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How to best guard against cancel culture

We are becoming less tolerant of differing opinions,

We are becoming less tolerant of differing opinions, less inclined to judge them with open minds or at least charity. Credit: Getty Images/iStockphoto/wildpixel

Everyone agrees that incompetence is a good reason to fire someone. But what if an employee makes a racist joke off working hours? Expresses skepticism about transgender identity on a personal Twitter account? Is a card-carrying member of the Communist Party?

People have lost their jobs for these and lesser “offenses” for years. But unlike the case of the incompetent employee, there is hot debate about whether this kind of extramural conduct constitutes just grounds for termination.

As a political philosopher, my job is to formulate moral principles to guide us in situations like these. A good principle will be simple, compelling on its face, and helpful in distinguishing the morally acceptable forms of “cancellation” from the unacceptable ones.

A principle that satisfies the criteria — one that I think is right — is the meritocratic principle: Employment decisions, such as who should be hired and how much they should be paid, should be made strictly on the basis of merit.

Why is it wrong for a business owner to refuse to hire Black applicants? It violates the meritocratic principle; applicants are judged on the basis of race, not merit.

Why is it wrong for a woman to earn less than a man for the same work? It violates the meritocratic principle. Is it fair that attractive people earn more than plain people of equal productivity (the “beauty premium”)? No, because this violates the meritocratic principle.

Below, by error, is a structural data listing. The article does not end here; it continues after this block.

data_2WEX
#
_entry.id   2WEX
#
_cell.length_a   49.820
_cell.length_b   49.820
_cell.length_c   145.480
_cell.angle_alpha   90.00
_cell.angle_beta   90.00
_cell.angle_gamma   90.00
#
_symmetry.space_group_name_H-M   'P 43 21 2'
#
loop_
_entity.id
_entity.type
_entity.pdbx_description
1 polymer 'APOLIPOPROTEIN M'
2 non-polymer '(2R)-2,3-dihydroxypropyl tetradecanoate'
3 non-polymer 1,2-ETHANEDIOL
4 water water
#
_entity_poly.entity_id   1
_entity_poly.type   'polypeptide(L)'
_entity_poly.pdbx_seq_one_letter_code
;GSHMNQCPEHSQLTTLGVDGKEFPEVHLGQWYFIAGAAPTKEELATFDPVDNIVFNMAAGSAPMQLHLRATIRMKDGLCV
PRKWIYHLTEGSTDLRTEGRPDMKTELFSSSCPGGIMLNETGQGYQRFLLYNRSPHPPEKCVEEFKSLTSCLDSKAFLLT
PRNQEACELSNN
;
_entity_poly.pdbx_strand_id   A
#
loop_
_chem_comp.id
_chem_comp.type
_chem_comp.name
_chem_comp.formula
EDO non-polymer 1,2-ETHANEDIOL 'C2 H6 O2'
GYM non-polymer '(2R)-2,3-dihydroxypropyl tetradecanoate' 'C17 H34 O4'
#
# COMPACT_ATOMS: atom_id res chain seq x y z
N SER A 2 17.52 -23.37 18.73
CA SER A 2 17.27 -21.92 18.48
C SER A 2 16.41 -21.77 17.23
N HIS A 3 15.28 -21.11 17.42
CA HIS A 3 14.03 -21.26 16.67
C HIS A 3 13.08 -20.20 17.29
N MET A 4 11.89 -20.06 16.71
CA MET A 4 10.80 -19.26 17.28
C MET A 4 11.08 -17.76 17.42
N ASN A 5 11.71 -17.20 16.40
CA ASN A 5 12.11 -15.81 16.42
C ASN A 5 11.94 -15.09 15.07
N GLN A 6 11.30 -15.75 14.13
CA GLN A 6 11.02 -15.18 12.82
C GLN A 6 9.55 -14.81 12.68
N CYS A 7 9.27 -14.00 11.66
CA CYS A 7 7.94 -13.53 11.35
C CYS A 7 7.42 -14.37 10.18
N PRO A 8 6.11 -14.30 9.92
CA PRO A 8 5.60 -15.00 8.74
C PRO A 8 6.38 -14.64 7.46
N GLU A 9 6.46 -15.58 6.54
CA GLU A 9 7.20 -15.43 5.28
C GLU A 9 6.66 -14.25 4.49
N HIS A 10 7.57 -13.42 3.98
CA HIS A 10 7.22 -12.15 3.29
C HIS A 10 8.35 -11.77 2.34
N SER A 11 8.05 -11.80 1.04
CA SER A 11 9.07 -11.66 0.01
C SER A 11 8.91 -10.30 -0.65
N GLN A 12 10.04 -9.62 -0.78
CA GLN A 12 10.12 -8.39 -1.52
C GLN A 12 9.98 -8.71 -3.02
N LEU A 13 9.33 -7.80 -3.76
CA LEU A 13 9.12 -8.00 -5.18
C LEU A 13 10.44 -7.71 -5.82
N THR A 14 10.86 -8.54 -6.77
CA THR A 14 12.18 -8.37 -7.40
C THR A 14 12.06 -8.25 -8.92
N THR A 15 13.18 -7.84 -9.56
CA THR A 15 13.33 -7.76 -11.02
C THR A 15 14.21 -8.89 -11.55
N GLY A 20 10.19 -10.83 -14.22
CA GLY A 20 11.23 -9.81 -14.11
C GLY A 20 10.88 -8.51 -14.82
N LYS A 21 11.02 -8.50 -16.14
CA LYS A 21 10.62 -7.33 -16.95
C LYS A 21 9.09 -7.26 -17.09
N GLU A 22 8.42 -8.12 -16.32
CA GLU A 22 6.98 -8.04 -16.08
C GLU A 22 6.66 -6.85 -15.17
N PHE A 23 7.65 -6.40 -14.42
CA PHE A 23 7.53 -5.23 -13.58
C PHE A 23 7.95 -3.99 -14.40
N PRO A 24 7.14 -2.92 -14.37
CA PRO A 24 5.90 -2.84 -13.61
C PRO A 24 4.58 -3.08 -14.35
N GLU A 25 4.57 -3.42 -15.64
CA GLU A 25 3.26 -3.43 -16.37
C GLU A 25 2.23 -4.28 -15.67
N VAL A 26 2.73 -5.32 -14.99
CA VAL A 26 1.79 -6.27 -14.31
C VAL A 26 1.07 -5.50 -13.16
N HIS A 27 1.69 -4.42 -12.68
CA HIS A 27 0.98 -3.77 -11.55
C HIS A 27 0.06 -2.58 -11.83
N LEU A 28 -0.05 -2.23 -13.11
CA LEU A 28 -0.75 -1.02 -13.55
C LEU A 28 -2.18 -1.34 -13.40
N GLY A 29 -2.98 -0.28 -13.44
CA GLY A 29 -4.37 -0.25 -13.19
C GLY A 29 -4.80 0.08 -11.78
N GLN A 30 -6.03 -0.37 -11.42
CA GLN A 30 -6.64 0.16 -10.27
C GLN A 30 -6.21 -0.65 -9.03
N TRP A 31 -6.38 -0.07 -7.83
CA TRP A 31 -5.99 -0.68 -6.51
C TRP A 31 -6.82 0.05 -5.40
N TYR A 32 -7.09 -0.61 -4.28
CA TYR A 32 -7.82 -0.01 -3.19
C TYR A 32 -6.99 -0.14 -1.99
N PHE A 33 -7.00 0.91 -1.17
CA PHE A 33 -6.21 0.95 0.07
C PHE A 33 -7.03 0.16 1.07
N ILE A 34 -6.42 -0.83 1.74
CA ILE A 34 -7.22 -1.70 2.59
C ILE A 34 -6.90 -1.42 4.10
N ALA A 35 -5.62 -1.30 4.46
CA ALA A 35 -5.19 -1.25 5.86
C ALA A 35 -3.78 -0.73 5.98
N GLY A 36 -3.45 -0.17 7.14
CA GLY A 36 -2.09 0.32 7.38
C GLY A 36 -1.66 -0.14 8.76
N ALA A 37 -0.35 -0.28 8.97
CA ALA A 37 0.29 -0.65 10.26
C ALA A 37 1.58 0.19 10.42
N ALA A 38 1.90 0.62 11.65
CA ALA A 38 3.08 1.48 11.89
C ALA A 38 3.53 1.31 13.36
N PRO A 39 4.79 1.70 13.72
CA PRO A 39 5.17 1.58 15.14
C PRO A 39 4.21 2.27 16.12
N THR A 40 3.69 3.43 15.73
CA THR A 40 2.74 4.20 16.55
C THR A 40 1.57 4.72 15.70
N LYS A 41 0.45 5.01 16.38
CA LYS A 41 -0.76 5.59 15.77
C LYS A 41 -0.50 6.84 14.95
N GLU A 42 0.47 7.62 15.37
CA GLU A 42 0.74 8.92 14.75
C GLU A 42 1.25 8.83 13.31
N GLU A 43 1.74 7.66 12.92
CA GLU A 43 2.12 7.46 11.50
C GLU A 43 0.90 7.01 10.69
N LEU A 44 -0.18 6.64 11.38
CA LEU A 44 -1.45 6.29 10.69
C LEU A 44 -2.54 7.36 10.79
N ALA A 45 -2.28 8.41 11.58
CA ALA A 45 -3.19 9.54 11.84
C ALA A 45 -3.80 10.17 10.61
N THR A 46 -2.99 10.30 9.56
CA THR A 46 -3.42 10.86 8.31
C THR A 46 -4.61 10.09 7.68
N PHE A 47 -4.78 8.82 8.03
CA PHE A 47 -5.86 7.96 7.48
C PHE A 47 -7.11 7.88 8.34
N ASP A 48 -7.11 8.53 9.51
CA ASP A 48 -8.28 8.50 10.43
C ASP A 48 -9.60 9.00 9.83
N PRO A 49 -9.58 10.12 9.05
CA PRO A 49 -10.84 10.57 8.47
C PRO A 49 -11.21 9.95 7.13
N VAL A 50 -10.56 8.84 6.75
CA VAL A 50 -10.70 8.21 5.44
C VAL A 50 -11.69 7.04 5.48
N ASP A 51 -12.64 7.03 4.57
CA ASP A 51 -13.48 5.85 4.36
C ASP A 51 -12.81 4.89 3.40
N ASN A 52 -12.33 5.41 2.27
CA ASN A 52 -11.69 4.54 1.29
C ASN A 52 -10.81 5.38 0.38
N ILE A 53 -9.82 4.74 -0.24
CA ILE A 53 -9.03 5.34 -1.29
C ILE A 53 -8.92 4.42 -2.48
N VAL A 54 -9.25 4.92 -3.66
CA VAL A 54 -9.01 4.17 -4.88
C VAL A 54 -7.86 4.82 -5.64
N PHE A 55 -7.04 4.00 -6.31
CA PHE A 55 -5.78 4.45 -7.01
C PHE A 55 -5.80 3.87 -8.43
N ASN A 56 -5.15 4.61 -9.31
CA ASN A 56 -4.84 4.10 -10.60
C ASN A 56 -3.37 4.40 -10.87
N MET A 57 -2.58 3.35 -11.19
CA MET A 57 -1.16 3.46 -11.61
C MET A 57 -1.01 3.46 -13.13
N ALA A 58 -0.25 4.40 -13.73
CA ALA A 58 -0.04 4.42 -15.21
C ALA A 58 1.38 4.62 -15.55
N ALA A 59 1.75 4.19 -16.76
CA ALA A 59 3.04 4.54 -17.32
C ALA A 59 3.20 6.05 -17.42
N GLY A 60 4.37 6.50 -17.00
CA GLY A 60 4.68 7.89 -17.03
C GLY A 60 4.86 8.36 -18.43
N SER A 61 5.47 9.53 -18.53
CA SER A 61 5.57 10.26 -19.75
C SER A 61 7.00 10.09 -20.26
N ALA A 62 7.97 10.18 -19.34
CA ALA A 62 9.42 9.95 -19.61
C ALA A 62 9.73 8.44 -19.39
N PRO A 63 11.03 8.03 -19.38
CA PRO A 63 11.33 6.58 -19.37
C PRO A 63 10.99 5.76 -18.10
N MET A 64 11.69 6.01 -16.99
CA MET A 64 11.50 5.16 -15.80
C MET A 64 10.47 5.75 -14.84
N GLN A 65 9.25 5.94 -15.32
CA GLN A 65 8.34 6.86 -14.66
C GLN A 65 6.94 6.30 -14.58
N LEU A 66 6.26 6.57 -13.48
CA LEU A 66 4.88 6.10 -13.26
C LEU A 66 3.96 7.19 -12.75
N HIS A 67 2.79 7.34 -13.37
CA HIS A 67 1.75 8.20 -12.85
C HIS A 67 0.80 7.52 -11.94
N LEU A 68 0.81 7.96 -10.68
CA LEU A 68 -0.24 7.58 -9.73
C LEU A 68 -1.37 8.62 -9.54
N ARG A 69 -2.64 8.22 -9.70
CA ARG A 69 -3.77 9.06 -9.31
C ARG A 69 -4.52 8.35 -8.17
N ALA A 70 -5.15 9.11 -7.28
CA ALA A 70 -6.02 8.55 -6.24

Cancel culture is morally dangerous because of its potential to violate the meritocratic principle. Whether it does or not depends on the facts of the case.

Suppose, for example, that a police officer marches in support of white supremacy off hours. The officer is fired as a result. Is that fair?

I think so. An important part of being a police officer — an element of merit in policing — is unbiased enforcement of the law. What we’ve learned about this officer’s beliefs casts doubt on his or her ability to do the job. The officer is fired not for the extramural conduct, but because he or she is not meritorious (which we learned from the extramural conduct).

However, most cases of cancellation are not like this. It’s simply irrelevant, from the point-of-view of merit, that one has conservative political beliefs; engages in “cultural appropriation” in the form of a Halloween costume; or tells the occasional racist joke. And so, the meritocratic principle tells us, this kind of extramural conduct must be ignored.

Now, there will be tough cases, in which the connection between extramural conduct and merit is unclear. In these cases, we must simply do the best that we can. I urge caution, though, in inferring facts about an employee’s merit from his or her extramural conduct. Once upon a time, private homosexual behavior was accepted as a demerit. And arguments for this, not all of them unreasonable, were mustered; after all, homosexuality was not removed from the Diagnostic and Statistical Manual of Mental Disorders until 1987. But it was wrong then, as now, to fire a person for private sexual behavior. Historically, we have been too willing to regard extramural conduct as a demerit, and so that is what we must be on guard against.

In addition to its theoretical virtues, the principle provides guidance for resolving the difficult questions of justice we are grappling with today. It is a principle which has served us well. We should trust in it for the future.

Thomas Mulligan is a political philosopher at Georgetown University and author of “Justice and the Meritocratic State.”

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